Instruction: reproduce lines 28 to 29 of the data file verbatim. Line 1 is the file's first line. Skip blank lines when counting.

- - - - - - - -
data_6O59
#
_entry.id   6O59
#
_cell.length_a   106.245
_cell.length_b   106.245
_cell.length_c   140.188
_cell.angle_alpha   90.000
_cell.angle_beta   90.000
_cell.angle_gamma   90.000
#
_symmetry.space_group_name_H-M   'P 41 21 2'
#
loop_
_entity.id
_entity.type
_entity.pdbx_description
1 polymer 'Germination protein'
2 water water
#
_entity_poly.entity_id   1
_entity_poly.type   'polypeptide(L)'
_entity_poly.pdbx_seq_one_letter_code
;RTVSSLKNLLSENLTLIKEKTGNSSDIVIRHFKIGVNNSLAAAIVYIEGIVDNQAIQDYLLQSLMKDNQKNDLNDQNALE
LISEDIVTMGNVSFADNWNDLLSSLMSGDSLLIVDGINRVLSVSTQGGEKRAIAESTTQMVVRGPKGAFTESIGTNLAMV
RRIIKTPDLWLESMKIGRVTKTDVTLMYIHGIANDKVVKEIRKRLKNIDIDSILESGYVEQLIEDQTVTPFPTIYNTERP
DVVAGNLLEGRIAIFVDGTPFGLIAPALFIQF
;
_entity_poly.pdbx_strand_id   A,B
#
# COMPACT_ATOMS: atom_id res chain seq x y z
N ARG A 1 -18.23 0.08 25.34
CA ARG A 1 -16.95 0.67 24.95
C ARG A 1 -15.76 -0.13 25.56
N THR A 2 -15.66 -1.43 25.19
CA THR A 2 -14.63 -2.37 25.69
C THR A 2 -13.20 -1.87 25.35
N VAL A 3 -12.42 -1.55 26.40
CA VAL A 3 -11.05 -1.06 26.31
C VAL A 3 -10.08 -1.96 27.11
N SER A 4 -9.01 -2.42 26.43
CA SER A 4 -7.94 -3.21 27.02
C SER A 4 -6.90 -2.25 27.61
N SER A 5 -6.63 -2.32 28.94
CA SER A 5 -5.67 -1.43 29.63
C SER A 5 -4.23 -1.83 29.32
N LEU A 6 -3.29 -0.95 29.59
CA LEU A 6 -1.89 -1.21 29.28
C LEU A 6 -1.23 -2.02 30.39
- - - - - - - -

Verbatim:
;
_entity_poly.pdbx_strand_id   A,B